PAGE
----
14 Canucks that could be traded at the Trade Deadline: Their odds of moving and expected returns
Photo credit:© Jean-Yves Ahern-USA TODAY Sports
1 year ago
Hot on the heels of two blowout losses to the Winnipeg Jets and now onto a six-day hiatus, it’s quite understandable that many in the Vancouver Canucks fanbase have shifted their focus to the impending 2021 Trade Deadline, which will be less than two weeks away when the Canucks return.
It’s a Deadline Day that would seem to hold the promise of being one of Vancouver’s most active in recent memory, but in a season defined by its uncertainty, who really knows?
The answer, of course, is no one — not even embattled GM Jim Benning.
But that’s not going to stop us CanucksArmy types from speculating all the same. Below, we’ll try to make the intangible and unpredictable into tangible predictions by listing each Canuck who might possibly be on the trading block, their odds of moving, and the sort of return that can be expected if they end up traded.
So, if you’ve got an appetite for prognostications about player transactions, you’ve found yourself quite the deal. Only time will tell if Benning and Co. are equally fortunate at the deadline.
Odds: 1 in 2
So long as his current minor injury does not morph into a major one, Sutter remains the Canuck most likely to move at the Trade Deadline. He just checks so many boxes that NHL GMs often look for in their rentals: he’s an expiring UFA, a center, somewhat defensively responsible, loaded with intangibles, and the owner of a famous hockey name.
If he’s on the block, there will be suitors for him, which is exactly why he should be on the block.
Expected Return: Sutter is one of the few moveable Canuck assets that might actually instigate a bidding war. Benning should ask for at least a second round pick in return for Sutter, and do his best not to budge from there.
Odds: 1 in 3
Benn’s had a bounce-back campaign for his hometown team, and while that might not be enough to earn him an extension, it should be enough to garner interest at the deadline. Despite relatively limited postseason experience, Benn is considered to employ a playoff-ready style, and contending teams are always looking to add veteran blueline depth.
There was at one point a strong chance that the Canucks would retain Benn for the purpose of meeting their minimum expansion exposure requirements, but it now seems more likely that Travis Hamonic fills that role.
Expected Return: He won’t return all that much, as his skill set is not particularly unique in the current trade market. Expect a fourth round pick or an equivalent longshot prospect.
Odds: 1 in 3
From the sound of it, Benning has been trying to move Virtanen all season to little avail. The former first rounder’s stock has dropped dramatically following his 18-goal 2019/20 performance, and his $3.4 million salary in 2021/22 remains a major impediment to any transaction.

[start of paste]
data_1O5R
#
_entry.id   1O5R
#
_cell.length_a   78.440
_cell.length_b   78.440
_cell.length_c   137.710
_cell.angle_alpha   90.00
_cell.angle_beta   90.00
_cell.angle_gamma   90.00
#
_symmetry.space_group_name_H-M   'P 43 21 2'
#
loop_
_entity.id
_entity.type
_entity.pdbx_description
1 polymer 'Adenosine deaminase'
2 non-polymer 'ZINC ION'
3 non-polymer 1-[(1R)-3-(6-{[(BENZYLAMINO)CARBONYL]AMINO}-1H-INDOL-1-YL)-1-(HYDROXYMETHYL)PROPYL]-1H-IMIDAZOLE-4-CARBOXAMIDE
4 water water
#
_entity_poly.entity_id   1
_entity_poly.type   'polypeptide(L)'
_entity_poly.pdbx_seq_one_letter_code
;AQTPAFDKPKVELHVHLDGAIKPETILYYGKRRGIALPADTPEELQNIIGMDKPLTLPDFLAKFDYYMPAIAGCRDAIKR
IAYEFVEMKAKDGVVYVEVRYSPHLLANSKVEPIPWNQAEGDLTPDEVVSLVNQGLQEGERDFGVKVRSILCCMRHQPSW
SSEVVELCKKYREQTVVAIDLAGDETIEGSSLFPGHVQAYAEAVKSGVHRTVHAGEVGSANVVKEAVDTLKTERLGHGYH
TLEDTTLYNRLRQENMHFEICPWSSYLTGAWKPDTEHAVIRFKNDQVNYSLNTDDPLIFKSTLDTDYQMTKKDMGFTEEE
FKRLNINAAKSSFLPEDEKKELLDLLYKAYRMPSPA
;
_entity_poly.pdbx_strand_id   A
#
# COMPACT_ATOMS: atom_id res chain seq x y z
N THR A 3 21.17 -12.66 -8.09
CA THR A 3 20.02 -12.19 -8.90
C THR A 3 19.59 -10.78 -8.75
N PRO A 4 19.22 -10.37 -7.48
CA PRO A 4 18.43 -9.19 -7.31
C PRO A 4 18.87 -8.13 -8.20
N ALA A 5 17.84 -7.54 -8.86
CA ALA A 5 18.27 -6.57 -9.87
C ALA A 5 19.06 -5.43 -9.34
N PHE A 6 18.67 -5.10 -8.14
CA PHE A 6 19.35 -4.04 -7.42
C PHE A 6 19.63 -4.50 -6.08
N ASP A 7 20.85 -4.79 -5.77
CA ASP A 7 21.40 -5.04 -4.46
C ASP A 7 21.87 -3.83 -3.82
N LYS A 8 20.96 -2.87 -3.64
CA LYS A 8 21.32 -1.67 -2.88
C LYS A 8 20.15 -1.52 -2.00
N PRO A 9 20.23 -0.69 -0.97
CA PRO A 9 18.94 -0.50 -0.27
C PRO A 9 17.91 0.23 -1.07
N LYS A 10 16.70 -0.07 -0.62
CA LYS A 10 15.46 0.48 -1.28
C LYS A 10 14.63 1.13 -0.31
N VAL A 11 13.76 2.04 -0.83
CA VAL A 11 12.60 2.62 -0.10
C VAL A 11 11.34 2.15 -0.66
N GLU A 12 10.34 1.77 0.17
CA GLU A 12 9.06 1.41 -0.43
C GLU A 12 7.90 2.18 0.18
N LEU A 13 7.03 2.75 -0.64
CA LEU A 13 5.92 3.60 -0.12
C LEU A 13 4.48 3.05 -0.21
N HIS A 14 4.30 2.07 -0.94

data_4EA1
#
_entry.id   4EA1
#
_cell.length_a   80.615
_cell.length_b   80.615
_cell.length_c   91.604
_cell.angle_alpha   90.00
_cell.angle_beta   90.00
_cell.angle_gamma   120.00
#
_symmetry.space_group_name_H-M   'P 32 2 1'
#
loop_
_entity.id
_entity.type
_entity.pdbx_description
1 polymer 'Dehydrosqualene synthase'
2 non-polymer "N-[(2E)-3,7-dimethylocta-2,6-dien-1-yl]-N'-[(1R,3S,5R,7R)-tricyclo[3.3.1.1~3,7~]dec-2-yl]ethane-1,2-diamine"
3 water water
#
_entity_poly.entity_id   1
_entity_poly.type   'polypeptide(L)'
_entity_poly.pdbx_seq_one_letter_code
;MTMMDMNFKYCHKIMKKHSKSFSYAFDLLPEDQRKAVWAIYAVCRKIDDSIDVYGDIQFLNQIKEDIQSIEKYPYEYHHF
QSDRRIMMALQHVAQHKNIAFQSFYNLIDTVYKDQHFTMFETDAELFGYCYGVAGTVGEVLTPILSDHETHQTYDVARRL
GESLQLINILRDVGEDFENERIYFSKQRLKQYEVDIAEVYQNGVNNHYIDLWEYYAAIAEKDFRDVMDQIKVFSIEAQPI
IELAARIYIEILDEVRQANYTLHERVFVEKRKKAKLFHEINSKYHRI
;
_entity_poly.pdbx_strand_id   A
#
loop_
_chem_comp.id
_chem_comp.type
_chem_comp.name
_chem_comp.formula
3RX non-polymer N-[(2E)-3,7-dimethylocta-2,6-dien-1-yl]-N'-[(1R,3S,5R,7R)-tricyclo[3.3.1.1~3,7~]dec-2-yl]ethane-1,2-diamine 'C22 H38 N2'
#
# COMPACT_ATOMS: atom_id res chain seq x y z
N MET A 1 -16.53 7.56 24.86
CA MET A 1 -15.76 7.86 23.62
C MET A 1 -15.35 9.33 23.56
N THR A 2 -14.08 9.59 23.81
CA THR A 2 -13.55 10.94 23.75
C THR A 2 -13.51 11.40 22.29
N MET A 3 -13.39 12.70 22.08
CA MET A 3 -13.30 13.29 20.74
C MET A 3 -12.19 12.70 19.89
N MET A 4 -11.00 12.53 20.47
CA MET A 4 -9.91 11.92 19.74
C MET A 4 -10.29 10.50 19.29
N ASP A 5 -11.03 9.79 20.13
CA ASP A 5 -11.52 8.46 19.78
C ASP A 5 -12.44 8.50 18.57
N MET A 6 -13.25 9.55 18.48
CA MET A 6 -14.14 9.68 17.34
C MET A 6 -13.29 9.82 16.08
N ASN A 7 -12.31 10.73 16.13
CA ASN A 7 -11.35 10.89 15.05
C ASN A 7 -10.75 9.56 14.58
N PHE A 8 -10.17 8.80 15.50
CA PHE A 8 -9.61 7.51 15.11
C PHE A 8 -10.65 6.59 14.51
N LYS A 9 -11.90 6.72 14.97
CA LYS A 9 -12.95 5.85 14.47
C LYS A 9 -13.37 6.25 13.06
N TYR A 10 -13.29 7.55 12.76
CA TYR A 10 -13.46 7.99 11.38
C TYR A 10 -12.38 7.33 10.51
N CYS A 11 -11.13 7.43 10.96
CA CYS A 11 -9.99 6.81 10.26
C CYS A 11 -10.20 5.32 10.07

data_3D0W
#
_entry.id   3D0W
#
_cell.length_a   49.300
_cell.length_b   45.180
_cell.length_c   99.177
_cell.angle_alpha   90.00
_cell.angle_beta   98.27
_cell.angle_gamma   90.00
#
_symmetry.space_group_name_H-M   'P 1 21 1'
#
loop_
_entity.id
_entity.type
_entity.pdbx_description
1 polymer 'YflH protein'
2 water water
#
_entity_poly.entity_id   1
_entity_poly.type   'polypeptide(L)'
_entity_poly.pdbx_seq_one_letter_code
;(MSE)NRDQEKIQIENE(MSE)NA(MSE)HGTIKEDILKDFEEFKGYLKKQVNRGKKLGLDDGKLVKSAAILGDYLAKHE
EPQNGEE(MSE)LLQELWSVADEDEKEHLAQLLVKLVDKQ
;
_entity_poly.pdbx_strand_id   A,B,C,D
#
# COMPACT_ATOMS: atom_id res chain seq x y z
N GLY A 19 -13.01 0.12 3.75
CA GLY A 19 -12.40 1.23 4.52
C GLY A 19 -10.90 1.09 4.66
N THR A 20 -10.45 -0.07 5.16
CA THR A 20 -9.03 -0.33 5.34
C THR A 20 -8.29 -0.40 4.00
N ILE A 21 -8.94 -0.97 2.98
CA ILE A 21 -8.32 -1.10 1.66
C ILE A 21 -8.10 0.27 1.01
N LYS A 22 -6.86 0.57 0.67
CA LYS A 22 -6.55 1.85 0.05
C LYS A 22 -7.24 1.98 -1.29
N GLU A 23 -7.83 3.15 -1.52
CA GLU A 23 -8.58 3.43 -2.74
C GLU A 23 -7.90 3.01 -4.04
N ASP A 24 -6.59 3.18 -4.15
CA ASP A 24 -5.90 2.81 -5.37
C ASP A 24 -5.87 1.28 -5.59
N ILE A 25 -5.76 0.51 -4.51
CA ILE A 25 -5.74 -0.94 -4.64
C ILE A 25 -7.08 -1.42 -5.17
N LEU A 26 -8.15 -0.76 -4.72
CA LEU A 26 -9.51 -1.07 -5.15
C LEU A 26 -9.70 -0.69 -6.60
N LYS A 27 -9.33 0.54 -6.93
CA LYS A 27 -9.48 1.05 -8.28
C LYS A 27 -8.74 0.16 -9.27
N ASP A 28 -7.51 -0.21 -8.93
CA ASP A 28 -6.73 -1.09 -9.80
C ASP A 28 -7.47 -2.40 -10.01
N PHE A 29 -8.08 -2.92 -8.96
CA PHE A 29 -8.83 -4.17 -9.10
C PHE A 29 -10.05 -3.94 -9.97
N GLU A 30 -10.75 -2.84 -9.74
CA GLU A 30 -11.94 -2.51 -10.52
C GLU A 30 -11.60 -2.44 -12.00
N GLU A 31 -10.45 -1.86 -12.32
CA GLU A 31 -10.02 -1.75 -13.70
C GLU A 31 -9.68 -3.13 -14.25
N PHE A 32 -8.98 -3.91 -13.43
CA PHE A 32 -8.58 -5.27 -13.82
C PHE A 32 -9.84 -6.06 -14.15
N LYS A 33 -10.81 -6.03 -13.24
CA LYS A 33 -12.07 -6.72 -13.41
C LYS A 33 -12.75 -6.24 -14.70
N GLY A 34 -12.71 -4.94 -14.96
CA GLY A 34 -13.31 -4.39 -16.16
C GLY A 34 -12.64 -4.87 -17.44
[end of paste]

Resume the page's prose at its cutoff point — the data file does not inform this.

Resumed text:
That said, the Trade Deadline is a special time in which teams are forced to react as their rivals and competitors pick up assets. Any franchise with a questionable middle-six could consider Virtanen as a potential fix heading into the postseason.
Expected Return: Markus Nutivaara of the Florida Panthers has been floated as a possible return for Virtanen, and that’s probably exactly the sort of trade it’s going to have to be: an even-up swap for another player of middling impact with an outsized salary on the books next year. At this point, any Virtanen trade that doesn’t result in salary coming back has to be considered a win — but that ship hasn’t just sailed, it’s currently stuck in the Suez Canal.
Odds: 1 in 3.5
Before his month-long injury, Pearson would have been the number one name on this list. Even if he’s kept off the ice until beyond the Trade Deadline, however, there’s still a possibility that Pearson moves. He is, after all, a known quantity in the NHL, and teams with playoff dreams can never have too much offensive talent. On top of that, almost any player traded for at the deadline would have to sit out a week for quarantine, and Pearson’s absence won’t be much longer than that.
Expected Return: The price for Pearson should still be a second round pick. Despite his struggles this season, he’s a genuine top-six scorer with oodles of postseason experience, and he’s got a recent history of post-trade success. Prior to his injury, Benning probably had hopes of an even higher return, but that’s not happening now, unless he’s able to procure it via an unheralded prospect.
Odds: 1 in 4
Vesey has only just got here, but another move at the Trade Deadline is well within the realm of possibility. He’s had moderate success with the Canucks thus far despite going pointless in his first four games, and it sounds quite likely that Vancouver was not the only team to put in a claim when Vesey was on waivers.
He’s nothing more than a depth piece to a contender, but a depth piece that can feasibly play on any forward line, and that’s valuable.
Expected Return: If there was much of a market out there for Vesey, one imagines that the Maple Leafs would have traded him instead of placing him on waivers. The situation may be slightly different at the deadline, but not dramatically so. Vesey thus returns a fifth-round pick or worse.
Odds: 1 in 5
Now it gets complicated. On the surface, Hamonic looks like an ideal pickup for any playoff-bound team, but his full no-movement clause and expressed desire to only play in Western Canada makes any transaction difficult.
Realistically-speaking, there are three destinations that Hamonic might accept: Edmonton, Calgary, and Winnipeg. With the Flames even worse off than the Canucks, that leaves just the Oilers and Jets as possibilities.
Expected Return: Under ordinary circumstances, the Canucks could land a second round pick for Hamonic. With a two-to-three team bidding pool for his services, however, expect something in the range of a fourth round pick or equivalent prospect instead. Hamonic is still coveted, and the Canucks may still want to extend him for Expansion Draft purposes, so they can certainly ask for more — but they probably won’t get it.
Odds: 1 in 6
Like Vesey, Boyd arrived in Vancouver on waivers and immediately became one of their most tradeable assets. Unlike Vesey, however, Boyd has yet to actually suit up for the Canucks, and even if he dresses for every game hereafter, that’ll be just six before the Trade Deadline.